Chris Vermeulen, Founder of The Technical Traders joins me to discuss the shift over the past few months away from the safe haven assets and into the more risk on equity markets. He points to the record outflows in some of the gold ETFs as a sign that the selling could finally be getting exhausted. We wrap the interview with a comment on the oil price.

Click here to visit The Technical Traders website.

The Truth About the Dollar

This post The Truth About the Dollar appeared first on Daily Reckoning.

I’ve been to Italy four times, including my most recent trip two weeks ago. So it’s really interesting to look at the different foreign exchange rates in place at the time of my various visits.

Just as an example, on this most recent trip I was getting roughly 21% more for my money than the last time I visited four years ago. That makes a huge difference!

Of course, unless they’re frequent travelers, most people don’t really pay attention to how well the greenback is doing against other world currencies. And that’s a shame … especially if they invest.

A Strong Dollar

After the Fed cut rates for the third time this year, the greenback slipped a bit, but the dollar is still pretty darn strong relative to a basket of the world’s major currencies.

So it pays to look at how that affects different types of investments …

For starters, a strengthening dollar can have a big impact on gold, oil, and other commodities.

Now, there are a lot of forces driving gold’s price at any given point in time.

But pull up a chart of the yellow metal and you’ll see that the dollar’s strength typically keeps gold down.

Pull up a chart of oil, and you’ll often see the same basic pattern.

Again, there are all kinds of other factors at play in the oil market – everything from seasonal demand, to geopolitical developments.

But the point is that the greenback has direct – and clearly visible – impacts on various natural resource markets.

It also affects many U.S. stock investments that are unrelated to resources.

Foreign Money, U.S. Companies

A lot of people assume that currency exchange rates don’t matter a whole lot, especially if they stick to domestic stocks.

That’s not necessarily true.

When American companies sell their products abroad, they typically collect the money in foreign currencies then translate those sales back into U.S. dollars.

That means their results can end up getting crimped by unfavorable exchange rates unless they’re using futures or other hedges.

Therefore, foreign exchange rates can become a big theme during earnings reports.

That’s especially true for big multinational companies, some of which derive more revenue from overseas markets than they do domestically.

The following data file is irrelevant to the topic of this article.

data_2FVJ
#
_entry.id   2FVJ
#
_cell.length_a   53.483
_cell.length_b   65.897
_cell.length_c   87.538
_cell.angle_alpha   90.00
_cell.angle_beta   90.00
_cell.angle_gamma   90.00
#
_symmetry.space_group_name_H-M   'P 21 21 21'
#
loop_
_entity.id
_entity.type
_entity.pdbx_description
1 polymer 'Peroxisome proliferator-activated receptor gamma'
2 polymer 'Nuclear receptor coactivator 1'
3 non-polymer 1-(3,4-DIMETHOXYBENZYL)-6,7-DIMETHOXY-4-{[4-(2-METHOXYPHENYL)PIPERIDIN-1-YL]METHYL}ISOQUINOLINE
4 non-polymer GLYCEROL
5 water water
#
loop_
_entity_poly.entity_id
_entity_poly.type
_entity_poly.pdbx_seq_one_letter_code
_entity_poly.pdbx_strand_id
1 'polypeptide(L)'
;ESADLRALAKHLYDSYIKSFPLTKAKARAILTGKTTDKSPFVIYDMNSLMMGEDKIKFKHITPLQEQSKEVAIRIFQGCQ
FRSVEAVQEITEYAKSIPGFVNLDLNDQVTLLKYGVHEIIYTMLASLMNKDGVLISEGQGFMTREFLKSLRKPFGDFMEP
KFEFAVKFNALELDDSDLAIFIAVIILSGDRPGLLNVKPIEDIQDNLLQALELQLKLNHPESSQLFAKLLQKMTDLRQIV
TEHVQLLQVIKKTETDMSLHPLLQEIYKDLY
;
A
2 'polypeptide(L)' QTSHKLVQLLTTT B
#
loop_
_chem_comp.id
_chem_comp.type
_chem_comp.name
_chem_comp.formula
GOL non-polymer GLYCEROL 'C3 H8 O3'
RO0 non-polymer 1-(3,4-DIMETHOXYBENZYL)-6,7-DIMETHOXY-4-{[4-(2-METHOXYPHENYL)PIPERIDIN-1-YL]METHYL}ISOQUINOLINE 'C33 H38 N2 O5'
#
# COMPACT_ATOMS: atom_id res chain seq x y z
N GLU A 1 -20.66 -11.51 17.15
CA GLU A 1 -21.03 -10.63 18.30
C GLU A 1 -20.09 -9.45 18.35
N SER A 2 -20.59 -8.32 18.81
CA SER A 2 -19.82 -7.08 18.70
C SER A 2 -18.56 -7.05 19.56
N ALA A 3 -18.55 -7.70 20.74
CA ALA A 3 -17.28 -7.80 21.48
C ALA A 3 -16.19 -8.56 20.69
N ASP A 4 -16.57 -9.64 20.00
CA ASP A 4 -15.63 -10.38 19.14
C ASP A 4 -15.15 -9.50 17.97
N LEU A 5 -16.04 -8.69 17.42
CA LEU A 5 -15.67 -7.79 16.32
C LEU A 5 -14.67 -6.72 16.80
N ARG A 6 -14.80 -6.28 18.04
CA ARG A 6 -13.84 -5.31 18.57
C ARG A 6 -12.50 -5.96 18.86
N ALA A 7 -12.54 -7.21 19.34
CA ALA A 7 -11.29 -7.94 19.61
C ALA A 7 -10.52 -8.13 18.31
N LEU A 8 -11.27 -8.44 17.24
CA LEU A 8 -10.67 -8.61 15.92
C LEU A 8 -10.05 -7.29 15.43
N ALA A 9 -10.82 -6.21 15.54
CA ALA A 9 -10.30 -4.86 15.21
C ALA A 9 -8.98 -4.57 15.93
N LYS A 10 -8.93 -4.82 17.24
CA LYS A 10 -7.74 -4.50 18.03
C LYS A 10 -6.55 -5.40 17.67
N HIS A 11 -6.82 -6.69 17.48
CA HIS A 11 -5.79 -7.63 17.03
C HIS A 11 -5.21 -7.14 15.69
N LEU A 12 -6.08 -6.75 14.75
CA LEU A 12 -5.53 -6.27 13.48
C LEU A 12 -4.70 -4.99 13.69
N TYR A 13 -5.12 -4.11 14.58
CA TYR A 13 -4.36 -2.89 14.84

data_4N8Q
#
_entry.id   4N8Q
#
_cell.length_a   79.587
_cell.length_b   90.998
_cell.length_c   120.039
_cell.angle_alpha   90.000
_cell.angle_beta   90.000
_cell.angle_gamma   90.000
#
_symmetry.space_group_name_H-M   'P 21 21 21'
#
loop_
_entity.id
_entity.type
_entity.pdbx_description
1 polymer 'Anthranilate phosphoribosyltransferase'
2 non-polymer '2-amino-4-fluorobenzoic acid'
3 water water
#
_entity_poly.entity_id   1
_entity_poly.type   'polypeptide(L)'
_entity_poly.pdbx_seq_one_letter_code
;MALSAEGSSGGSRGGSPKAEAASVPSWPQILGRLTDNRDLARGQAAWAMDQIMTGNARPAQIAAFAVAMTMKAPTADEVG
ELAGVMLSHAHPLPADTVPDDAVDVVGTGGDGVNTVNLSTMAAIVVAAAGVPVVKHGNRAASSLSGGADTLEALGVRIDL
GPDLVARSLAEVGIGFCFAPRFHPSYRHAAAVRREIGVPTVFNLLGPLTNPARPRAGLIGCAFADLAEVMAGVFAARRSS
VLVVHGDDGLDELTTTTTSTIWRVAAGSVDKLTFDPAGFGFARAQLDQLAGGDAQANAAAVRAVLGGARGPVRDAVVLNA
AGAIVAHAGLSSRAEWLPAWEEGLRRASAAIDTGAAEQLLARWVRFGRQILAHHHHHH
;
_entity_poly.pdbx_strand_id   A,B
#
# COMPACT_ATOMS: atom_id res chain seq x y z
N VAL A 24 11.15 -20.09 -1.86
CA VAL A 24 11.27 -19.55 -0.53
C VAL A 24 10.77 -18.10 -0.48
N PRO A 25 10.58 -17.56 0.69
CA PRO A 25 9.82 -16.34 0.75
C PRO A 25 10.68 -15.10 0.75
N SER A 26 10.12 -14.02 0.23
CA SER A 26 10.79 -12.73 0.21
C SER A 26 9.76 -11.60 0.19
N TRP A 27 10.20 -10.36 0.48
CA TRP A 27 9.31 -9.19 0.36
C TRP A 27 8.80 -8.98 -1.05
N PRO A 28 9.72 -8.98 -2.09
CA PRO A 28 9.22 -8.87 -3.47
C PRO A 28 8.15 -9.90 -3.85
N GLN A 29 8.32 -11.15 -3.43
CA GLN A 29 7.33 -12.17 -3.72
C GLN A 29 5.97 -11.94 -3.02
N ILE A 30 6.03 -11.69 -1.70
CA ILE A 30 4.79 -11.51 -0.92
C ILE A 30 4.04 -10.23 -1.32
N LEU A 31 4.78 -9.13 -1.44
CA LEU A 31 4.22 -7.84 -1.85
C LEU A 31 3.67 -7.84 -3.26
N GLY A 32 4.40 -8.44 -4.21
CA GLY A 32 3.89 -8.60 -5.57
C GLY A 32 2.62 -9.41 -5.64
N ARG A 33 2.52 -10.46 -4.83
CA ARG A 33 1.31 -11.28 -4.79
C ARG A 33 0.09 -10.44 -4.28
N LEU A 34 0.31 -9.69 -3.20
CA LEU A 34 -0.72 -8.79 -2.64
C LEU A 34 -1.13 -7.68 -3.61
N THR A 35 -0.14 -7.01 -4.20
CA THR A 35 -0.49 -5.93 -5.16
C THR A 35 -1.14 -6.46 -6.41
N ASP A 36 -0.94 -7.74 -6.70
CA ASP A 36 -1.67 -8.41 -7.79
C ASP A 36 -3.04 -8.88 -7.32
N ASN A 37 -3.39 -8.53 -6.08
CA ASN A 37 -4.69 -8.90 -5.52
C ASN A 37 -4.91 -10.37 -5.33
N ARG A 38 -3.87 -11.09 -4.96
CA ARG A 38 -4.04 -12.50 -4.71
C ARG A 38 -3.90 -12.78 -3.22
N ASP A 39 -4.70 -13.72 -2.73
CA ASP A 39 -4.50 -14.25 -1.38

Just a few that come to mind based on 2018 numbers …

  • Apple Computer (63% of revenues from foreign markets)
  • General Electric (61%)
  • Johnson and Johnson (71%)
  • Intel (80%)

The list goes on and on.

Meanwhile, a stronger dollar also makes a substantial difference for anyone investing in FOREIGN companies.

First off, it affects the value of your holdings as they’re translated back into U.S. currency.

In addition, if your foreign shares pay out dividends, a stronger dollar also affects the value of those distributions in the same way it affects a U.S. company’s earnings – i.e. payments initially issued in other currencies become smaller distributions when they’re translated back into greenbacks.

If you’re holding for the long-term I wouldn’t worry all that much about this. And I still think it always makes sense to have some of your money invested in overseas investments, precisely because it can provide a nice hedge for times when the dollar is falling.

Keep One Eye Overseas

My overall point is that it pays to watch what’s happening in the foreign exchange market– whether you’re planning to leave the country or not.

Not only can you directly profit from moves in the forex (foreign exchange) market through various types of investments – everything from exchange-traded funds to futures.

But understanding what the dollar is doing – and what it’s likely to do going forward – also has big implications for the various companies you might be invested in as well. So even if you don’t directly invest in forex, keep an eye on the dollar. It’ll pay to do so in the long run.

To a richer life,

Nilus Mattive

Nilus Mattive

The post The Truth About the Dollar appeared first on Daily Reckoning.